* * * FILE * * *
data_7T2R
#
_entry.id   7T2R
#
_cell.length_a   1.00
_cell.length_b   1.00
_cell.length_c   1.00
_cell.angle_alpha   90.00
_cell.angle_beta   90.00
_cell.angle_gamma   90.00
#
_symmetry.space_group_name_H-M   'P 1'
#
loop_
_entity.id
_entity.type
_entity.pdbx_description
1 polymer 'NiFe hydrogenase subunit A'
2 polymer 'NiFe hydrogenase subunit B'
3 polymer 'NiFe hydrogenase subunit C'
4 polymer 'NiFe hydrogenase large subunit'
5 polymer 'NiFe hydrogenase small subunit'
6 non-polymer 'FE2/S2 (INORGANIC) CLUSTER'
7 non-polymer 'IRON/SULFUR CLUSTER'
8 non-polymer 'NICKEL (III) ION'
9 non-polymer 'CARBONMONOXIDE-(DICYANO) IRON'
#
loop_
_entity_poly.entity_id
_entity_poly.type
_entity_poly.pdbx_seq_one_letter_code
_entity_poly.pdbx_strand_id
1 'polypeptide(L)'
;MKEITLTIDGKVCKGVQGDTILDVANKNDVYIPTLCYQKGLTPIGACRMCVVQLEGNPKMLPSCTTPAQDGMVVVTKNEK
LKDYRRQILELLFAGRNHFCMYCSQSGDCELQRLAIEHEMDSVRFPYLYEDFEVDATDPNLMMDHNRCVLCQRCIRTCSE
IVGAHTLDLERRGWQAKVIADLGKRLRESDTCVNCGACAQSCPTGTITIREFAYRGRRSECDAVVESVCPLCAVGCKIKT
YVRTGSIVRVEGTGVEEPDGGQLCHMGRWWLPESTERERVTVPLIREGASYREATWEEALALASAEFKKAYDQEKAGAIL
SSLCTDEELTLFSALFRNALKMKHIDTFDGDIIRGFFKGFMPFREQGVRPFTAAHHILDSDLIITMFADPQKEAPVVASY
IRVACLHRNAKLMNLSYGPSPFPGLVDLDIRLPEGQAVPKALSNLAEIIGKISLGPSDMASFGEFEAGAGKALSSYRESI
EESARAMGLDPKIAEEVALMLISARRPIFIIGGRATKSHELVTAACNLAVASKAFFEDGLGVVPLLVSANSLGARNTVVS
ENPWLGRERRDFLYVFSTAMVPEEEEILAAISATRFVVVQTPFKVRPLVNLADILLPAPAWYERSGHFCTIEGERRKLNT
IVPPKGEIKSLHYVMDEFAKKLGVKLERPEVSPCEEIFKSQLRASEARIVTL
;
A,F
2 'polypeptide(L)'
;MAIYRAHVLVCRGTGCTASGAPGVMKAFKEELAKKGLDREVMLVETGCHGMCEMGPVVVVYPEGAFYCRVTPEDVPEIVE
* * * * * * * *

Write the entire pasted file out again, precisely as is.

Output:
data_7T2R
#
_entry.id   7T2R
#
_cell.length_a   1.00
_cell.length_b   1.00
_cell.length_c   1.00
_cell.angle_alpha   90.00
_cell.angle_beta   90.00
_cell.angle_gamma   90.00
#
_symmetry.space_group_name_H-M   'P 1'
#
loop_
_entity.id
_entity.type
_entity.pdbx_description
1 polymer 'NiFe hydrogenase subunit A'
2 polymer 'NiFe hydrogenase subunit B'
3 polymer 'NiFe hydrogenase subunit C'
4 polymer 'NiFe hydrogenase large subunit'
5 polymer 'NiFe hydrogenase small subunit'
6 non-polymer 'FE2/S2 (INORGANIC) CLUSTER'
7 non-polymer 'IRON/SULFUR CLUSTER'
8 non-polymer 'NICKEL (III) ION'
9 non-polymer 'CARBONMONOXIDE-(DICYANO) IRON'
#
loop_
_entity_poly.entity_id
_entity_poly.type
_entity_poly.pdbx_seq_one_letter_code
_entity_poly.pdbx_strand_id
1 'polypeptide(L)'
;MKEITLTIDGKVCKGVQGDTILDVANKNDVYIPTLCYQKGLTPIGACRMCVVQLEGNPKMLPSCTTPAQDGMVVVTKNEK
LKDYRRQILELLFAGRNHFCMYCSQSGDCELQRLAIEHEMDSVRFPYLYEDFEVDATDPNLMMDHNRCVLCQRCIRTCSE
IVGAHTLDLERRGWQAKVIADLGKRLRESDTCVNCGACAQSCPTGTITIREFAYRGRRSECDAVVESVCPLCAVGCKIKT
YVRTGSIVRVEGTGVEEPDGGQLCHMGRWWLPESTERERVTVPLIREGASYREATWEEALALASAEFKKAYDQEKAGAIL
SSLCTDEELTLFSALFRNALKMKHIDTFDGDIIRGFFKGFMPFREQGVRPFTAAHHILDSDLIITMFADPQKEAPVVASY
IRVACLHRNAKLMNLSYGPSPFPGLVDLDIRLPEGQAVPKALSNLAEIIGKISLGPSDMASFGEFEAGAGKALSSYRESI
EESARAMGLDPKIAEEVALMLISARRPIFIIGGRATKSHELVTAACNLAVASKAFFEDGLGVVPLLVSANSLGARNTVVS
ENPWLGRERRDFLYVFSTAMVPEEEEILAAISATRFVVVQTPFKVRPLVNLADILLPAPAWYERSGHFCTIEGERRKLNT
IVPPKGEIKSLHYVMDEFAKKLGVKLERPEVSPCEEIFKSQLRASEARIVTL
;
A,F
2 'polypeptide(L)'
;MAIYRAHVLVCRGTGCTASGAPGVMKAFKEELAKKGLDREVMLVETGCHGMCEMGPVVVVYPEGAFYCRVTPEDVPEIVE